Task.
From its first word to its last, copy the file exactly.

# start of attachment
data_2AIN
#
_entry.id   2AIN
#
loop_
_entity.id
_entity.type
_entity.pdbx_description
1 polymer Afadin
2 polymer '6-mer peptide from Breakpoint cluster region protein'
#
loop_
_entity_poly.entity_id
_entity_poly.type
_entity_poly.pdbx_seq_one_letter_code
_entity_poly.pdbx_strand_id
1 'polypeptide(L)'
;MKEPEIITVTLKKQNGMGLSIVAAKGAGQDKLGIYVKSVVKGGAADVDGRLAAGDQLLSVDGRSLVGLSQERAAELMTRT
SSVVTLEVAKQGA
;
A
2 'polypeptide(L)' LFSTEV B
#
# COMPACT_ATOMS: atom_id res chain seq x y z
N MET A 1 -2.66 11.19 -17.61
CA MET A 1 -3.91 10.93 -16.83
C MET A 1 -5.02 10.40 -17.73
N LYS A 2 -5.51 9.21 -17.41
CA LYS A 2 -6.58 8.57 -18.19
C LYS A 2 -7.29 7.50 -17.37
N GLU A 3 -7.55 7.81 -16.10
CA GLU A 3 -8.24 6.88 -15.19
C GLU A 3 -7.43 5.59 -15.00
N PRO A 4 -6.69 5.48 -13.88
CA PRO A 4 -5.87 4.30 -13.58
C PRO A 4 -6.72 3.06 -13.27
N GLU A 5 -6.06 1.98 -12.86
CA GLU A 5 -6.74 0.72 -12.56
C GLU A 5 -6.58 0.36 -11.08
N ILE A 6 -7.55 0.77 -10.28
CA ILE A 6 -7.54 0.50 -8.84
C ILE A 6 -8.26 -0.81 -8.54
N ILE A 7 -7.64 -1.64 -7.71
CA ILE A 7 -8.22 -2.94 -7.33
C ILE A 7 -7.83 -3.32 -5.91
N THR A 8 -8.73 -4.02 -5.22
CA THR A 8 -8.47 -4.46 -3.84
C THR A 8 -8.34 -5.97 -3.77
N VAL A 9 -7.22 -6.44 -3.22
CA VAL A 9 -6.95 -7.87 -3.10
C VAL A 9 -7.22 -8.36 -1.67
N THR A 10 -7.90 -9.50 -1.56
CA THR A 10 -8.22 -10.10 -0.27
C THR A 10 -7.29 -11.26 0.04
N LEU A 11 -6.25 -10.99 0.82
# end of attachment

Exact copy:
data_2AIN
#
_entry.id   2AIN
#
loop_
_entity.id
_entity.type
_entity.pdbx_description
1 polymer Afadin
2 polymer '6-mer peptide from Breakpoint cluster region protein'
#
loop_
_entity_poly.entity_id
_entity_poly.type
_entity_poly.pdbx_seq_one_letter_code
_entity_poly.pdbx_strand_id
1 'polypeptide(L)'
;MKEPEIITVTLKKQNGMGLSIVAAKGAGQDKLGIYVKSVVKGGAADVDGRLAAGDQLLSVDGRSLVGLSQERAAELMTRT
SSVVTLEVAKQGA
;
A
2 'polypeptide(L)' LFSTEV B
#
# COMPACT_ATOMS: atom_id res chain seq x y z
N MET A 1 -2.66 11.19 -17.61
CA MET A 1 -3.91 10.93 -16.83
C MET A 1 -5.02 10.40 -17.73
N LYS A 2 -5.51 9.21 -17.41
CA LYS A 2 -6.58 8.57 -18.19
C LYS A 2 -7.29 7.50 -17.37
N GLU A 3 -7.55 7.81 -16.10
CA GLU A 3 -8.24 6.88 -15.19
C GLU A 3 -7.43 5.59 -15.00
N PRO A 4 -6.69 5.48 -13.88
CA PRO A 4 -5.87 4.30 -13.58
C PRO A 4 -6.72 3.06 -13.27
N GLU A 5 -6.06 1.98 -12.86
CA GLU A 5 -6.74 0.72 -12.56
C GLU A 5 -6.58 0.36 -11.08
N ILE A 6 -7.55 0.77 -10.28
CA ILE A 6 -7.54 0.50 -8.84
C ILE A 6 -8.26 -0.81 -8.54
N ILE A 7 -7.64 -1.64 -7.71
CA ILE A 7 -8.22 -2.94 -7.33
C ILE A 7 -7.83 -3.32 -5.91
N THR A 8 -8.73 -4.02 -5.22
CA THR A 8 -8.47 -4.46 -3.84
C THR A 8 -8.34 -5.97 -3.77
N VAL A 9 -7.22 -6.44 -3.22
CA VAL A 9 -6.95 -7.87 -3.10
C VAL A 9 -7.22 -8.36 -1.67
N THR A 10 -7.90 -9.50 -1.56
CA THR A 10 -8.22 -10.10 -0.27
C THR A 10 -7.29 -11.26 0.04
N LEU A 11 -6.25 -10.99 0.82